" Bar?- ugh!, try a gel?-double ugh!thank god for Carbopro or I'd fall over"
             "what, bra chaffing too? , and why are my socks falling off? anything else?" Bring it !

28 km: "This hill looked much easier in the elevation profile"

             "Thats it, I think I've passed out and I'm in a nightmare of neverending switchbacks"

30 km: "Finally, downhill to the next aid station, I'll pull out the lube for the chaffing.
   ( I  look down)-->toe grab, FLY  foreward over an embankment!!
             but my inner monkey kicked in and  I grabbed a tree mid-air and 180 swing myself back   onto the trail! Impressed with myself, Feelin' pretty cool at that point, but knowing my shoulder is gonna hurt later.

33 km:  " That was the longest 5 miles  I've ever ran in my                life" (between 15-20 mi aid stn, 400 m up)
             " Soo HOT in the back valley here! The sun is relentless, not even a breeze-thats it! I'm
                        never doing a desert race  ... take me back to the trails!"
              - I could wring the sweat out of my shirt at this point, just drenched!
              -My ears clogged up and it felt like I was running in a tunnell, ...and I find out later this is due to decreased blood volume(dehydration) affecting the inner ear fluid.  K, duh, drink more! but I was already drinking almost double normal and was afraid of that old hyponatremia fear... Still learning obviously.

 34 km:

 " what? ANOTHER HILL ? Gary Robbins (course designer) is a Very Very BAAAD MAN".   Nice guy, but starting to think he is a SADIST!" Oh, look how sweet  and happy he looks in this pic on race day... but if you look DEEPER, there is a Glimmer of evil in those eyes.

Only those who run his races, truly know that glimmer.
40 Km:" Oh, starting to cramp up- grab more trusty salt tablets... what! they fell out! really?
               ( I held myself together by sucking the salt off my pretzels.)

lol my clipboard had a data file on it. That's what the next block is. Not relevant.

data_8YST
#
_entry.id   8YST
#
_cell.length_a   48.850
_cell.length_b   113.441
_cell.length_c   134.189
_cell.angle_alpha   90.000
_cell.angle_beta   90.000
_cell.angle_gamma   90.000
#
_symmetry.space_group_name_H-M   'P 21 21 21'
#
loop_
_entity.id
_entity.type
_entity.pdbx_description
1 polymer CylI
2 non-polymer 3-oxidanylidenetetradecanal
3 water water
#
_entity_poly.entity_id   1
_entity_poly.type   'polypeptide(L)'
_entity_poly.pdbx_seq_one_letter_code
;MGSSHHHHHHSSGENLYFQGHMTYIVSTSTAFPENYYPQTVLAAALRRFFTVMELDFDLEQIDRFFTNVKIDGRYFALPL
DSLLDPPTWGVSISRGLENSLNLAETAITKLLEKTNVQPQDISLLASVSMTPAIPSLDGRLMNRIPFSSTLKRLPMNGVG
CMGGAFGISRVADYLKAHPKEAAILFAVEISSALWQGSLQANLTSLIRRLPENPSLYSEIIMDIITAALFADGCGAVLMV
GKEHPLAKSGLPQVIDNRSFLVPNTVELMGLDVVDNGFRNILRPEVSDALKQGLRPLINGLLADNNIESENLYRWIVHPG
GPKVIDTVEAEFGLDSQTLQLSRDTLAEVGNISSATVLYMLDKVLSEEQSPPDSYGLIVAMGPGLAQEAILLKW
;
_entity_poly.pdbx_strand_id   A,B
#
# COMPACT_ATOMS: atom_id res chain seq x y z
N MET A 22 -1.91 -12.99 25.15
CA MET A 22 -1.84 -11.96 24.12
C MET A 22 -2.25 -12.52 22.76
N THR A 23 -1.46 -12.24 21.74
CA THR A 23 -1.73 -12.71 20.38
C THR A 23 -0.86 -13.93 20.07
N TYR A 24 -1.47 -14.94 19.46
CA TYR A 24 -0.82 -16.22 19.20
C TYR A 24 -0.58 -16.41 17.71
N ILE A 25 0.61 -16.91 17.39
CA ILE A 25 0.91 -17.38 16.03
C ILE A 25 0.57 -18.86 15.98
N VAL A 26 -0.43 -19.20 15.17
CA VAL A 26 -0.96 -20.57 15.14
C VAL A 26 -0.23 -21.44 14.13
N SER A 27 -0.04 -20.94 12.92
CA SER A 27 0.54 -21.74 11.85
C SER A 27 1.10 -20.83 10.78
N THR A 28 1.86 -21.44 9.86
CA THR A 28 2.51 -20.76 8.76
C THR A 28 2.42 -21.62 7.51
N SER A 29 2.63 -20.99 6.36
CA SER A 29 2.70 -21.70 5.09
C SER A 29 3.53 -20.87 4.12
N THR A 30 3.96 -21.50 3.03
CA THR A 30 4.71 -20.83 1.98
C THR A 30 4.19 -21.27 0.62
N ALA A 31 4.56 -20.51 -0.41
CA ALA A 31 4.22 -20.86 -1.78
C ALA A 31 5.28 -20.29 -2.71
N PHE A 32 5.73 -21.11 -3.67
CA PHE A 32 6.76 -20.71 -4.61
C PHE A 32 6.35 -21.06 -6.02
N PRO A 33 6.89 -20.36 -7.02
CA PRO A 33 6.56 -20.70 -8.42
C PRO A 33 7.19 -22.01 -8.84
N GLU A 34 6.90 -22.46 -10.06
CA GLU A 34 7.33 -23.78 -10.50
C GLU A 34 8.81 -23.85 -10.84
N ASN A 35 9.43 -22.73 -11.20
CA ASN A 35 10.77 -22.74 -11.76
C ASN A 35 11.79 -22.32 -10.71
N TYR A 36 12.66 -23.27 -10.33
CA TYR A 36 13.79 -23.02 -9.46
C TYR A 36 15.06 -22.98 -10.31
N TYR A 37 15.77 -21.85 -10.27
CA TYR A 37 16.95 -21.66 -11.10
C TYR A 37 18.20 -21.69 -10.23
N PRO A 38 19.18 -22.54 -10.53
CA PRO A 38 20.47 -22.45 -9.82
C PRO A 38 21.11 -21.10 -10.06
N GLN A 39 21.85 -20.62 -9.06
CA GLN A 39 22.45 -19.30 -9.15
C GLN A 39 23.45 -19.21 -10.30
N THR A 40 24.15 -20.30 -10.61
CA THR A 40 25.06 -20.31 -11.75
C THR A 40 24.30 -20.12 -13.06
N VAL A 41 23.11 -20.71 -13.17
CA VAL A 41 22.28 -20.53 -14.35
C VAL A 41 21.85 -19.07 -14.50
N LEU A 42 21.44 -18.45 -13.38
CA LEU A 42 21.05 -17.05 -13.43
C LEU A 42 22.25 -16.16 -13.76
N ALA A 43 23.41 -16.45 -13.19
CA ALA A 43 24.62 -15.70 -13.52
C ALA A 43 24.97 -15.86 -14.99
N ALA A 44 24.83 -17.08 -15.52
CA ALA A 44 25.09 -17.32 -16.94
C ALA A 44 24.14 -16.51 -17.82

43 km: " Quads cramping BAD... but they look kinda cool
                   .... really muscular...wish I took a pic. " 
                  But it FELT like they looked like this   ----------->>>>

44 km: " I thought we DESCEND into Squamish, why am I STILL going UPHILL? "
             " I got Nothing, I'm walking up the hills"
- Looking at my splits, this last  10km was super slow. I guess the heat/cramping got to me and  'the wheels fell off ' at 40 km. Could only march up the hills, even walked some flats. Ran out of Drive.

46 km: "Finally, Down to the finish"
49 km: (on the road, into town) " Thats it, I've lost interest, its too hot,
               I'm going to DNF now"(joking)
       So, I start walking, then Mr. Jason Louttit (amazing runner) see's me walking, gives me crap and says 'its only 400 m away, run it " Fine, I ran it in, only cuz he told me to.

I felt like the 'running gods' threw the book at me this race. So many running issues I never experienced before  ALL happened on this day. Maybe it was the 30 deg heat, the tough course, or maybe just a bad day for me. In the end with my 8 hour finish time was my slowest 50 km time ever,I should be mad,  strangely,  I'm very  pleased with a  new milestone: overcoming pain, nausea, cramping etc. I've done several 50 kms, but this one is the first to really PUSH my limits, really, thinking " I can't go anymore" ... but I did, I FINISHED !!!  and learned so much!

Kudo's to the Race directors of Squamish 50, if it wasn't for their great organization,  aid stations/volunteers, and beauty views to keep me going,  I probably would not have finished the  super challenging, technical course they presented.

-You'll conquer a new level of 'discomfort'
- You will be challenged! your limits will be pushed!
-Fabulous trail markings... you will NOT get lost
-Amazing view's
-Great Race directors, they have it ALL covered.
-Excellent aid stations. Even a suprise Freezie station!Loved the freezie guy.
-Beer gardens at the finish.
-Nice Swag bags
-Meal ticket at the finish line .
-Beautiful medals

So, if you're in for a Sadistic, Punishing,Challenging 50 km, where you're safely taken care of, sign up for this next year:  August 9, 10, 11 for 25 km/50km/50 mile... or all 3!

Heather V.
As I get more pics of the race, I'll add them. I tried to add Mr. Robbin's athlete site, but it appears to have been hacked, will try later.

Tuesday, May 21, 2013

Sunny Day at Sun Mountain 50 K